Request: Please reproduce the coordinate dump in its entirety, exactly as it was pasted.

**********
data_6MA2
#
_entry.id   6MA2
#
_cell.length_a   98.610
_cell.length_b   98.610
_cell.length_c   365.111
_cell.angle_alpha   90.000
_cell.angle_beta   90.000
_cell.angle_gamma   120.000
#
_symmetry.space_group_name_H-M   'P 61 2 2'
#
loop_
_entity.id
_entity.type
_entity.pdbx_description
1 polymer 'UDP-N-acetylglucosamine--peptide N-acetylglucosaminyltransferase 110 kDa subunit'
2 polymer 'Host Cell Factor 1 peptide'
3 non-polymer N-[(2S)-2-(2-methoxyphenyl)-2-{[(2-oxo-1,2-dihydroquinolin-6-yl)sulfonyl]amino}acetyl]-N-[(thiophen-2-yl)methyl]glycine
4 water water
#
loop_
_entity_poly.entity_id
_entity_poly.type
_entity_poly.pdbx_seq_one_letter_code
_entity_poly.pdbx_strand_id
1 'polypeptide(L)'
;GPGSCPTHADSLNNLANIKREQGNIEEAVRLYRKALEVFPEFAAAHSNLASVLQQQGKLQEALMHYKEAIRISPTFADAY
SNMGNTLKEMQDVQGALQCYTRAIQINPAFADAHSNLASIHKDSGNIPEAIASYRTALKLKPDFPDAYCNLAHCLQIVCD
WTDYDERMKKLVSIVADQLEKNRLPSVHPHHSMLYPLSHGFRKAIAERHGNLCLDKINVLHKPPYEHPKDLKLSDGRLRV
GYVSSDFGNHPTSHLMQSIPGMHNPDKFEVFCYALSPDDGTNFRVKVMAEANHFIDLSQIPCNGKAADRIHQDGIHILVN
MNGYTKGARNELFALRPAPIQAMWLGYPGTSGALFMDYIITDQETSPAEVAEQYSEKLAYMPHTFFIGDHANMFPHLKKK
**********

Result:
data_6MA2
#
_entry.id   6MA2
#
_cell.length_a   98.610
_cell.length_b   98.610
_cell.length_c   365.111
_cell.angle_alpha   90.000
_cell.angle_beta   90.000
_cell.angle_gamma   120.000
#
_symmetry.space_group_name_H-M   'P 61 2 2'
#
loop_
_entity.id
_entity.type
_entity.pdbx_description
1 polymer 'UDP-N-acetylglucosamine--peptide N-acetylglucosaminyltransferase 110 kDa subunit'
2 polymer 'Host Cell Factor 1 peptide'
3 non-polymer N-[(2S)-2-(2-methoxyphenyl)-2-{[(2-oxo-1,2-dihydroquinolin-6-yl)sulfonyl]amino}acetyl]-N-[(thiophen-2-yl)methyl]glycine
4 water water
#
loop_
_entity_poly.entity_id
_entity_poly.type
_entity_poly.pdbx_seq_one_letter_code
_entity_poly.pdbx_strand_id
1 'polypeptide(L)'
;GPGSCPTHADSLNNLANIKREQGNIEEAVRLYRKALEVFPEFAAAHSNLASVLQQQGKLQEALMHYKEAIRISPTFADAY
SNMGNTLKEMQDVQGALQCYTRAIQINPAFADAHSNLASIHKDSGNIPEAIASYRTALKLKPDFPDAYCNLAHCLQIVCD
WTDYDERMKKLVSIVADQLEKNRLPSVHPHHSMLYPLSHGFRKAIAERHGNLCLDKINVLHKPPYEHPKDLKLSDGRLRV
GYVSSDFGNHPTSHLMQSIPGMHNPDKFEVFCYALSPDDGTNFRVKVMAEANHFIDLSQIPCNGKAADRIHQDGIHILVN
MNGYTKGARNELFALRPAPIQAMWLGYPGTSGALFMDYIITDQETSPAEVAEQYSEKLAYMPHTFFIGDHANMFPHLKKK